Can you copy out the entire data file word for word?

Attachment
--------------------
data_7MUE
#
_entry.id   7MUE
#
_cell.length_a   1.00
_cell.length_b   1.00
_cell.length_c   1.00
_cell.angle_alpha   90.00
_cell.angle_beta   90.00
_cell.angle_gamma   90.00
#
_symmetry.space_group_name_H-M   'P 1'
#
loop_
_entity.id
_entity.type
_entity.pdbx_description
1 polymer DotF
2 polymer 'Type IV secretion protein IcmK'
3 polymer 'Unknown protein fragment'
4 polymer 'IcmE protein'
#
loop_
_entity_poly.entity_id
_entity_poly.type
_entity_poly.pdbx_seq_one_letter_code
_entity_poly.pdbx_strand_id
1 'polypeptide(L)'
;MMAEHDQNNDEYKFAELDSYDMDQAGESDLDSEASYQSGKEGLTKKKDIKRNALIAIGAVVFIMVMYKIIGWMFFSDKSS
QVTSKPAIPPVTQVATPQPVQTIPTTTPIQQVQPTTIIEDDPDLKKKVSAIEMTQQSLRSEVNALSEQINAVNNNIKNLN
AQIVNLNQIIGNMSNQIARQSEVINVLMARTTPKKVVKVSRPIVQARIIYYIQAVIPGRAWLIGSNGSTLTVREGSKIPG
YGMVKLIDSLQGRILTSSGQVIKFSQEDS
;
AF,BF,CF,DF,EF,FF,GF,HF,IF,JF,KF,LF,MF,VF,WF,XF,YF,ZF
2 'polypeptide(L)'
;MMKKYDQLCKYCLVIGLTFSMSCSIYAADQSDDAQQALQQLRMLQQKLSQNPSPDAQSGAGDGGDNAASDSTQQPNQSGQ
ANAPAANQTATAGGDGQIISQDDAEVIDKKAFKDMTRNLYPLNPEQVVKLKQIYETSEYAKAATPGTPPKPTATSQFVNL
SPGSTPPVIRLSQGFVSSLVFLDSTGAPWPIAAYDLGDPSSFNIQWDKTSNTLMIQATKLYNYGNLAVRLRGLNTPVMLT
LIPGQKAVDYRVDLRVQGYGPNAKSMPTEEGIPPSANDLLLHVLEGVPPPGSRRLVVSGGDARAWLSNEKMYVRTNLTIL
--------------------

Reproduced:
data_7MUE
#
_entry.id   7MUE
#
_cell.length_a   1.00
_cell.length_b   1.00
_cell.length_c   1.00
_cell.angle_alpha   90.00
_cell.angle_beta   90.00
_cell.angle_gamma   90.00
#
_symmetry.space_group_name_H-M   'P 1'
#
loop_
_entity.id
_entity.type
_entity.pdbx_description
1 polymer DotF
2 polymer 'Type IV secretion protein IcmK'
3 polymer 'Unknown protein fragment'
4 polymer 'IcmE protein'
#
loop_
_entity_poly.entity_id
_entity_poly.type
_entity_poly.pdbx_seq_one_letter_code
_entity_poly.pdbx_strand_id
1 'polypeptide(L)'
;MMAEHDQNNDEYKFAELDSYDMDQAGESDLDSEASYQSGKEGLTKKKDIKRNALIAIGAVVFIMVMYKIIGWMFFSDKSS
QVTSKPAIPPVTQVATPQPVQTIPTTTPIQQVQPTTIIEDDPDLKKKVSAIEMTQQSLRSEVNALSEQINAVNNNIKNLN
AQIVNLNQIIGNMSNQIARQSEVINVLMARTTPKKVVKVSRPIVQARIIYYIQAVIPGRAWLIGSNGSTLTVREGSKIPG
YGMVKLIDSLQGRILTSSGQVIKFSQEDS
;
AF,BF,CF,DF,EF,FF,GF,HF,IF,JF,KF,LF,MF,VF,WF,XF,YF,ZF
2 'polypeptide(L)'
;MMKKYDQLCKYCLVIGLTFSMSCSIYAADQSDDAQQALQQLRMLQQKLSQNPSPDAQSGAGDGGDNAASDSTQQPNQSGQ
ANAPAANQTATAGGDGQIISQDDAEVIDKKAFKDMTRNLYPLNPEQVVKLKQIYETSEYAKAATPGTPPKPTATSQFVNL
SPGSTPPVIRLSQGFVSSLVFLDSTGAPWPIAAYDLGDPSSFNIQWDKTSNTLMIQATKLYNYGNLAVRLRGLNTPVMLT
LIPGQKAVDYRVDLRVQGYGPNAKSMPTEEGIPPSANDLLLHVLEGVPPPGSRRLVVSGGDARAWLSNEKMYVRTNLTIL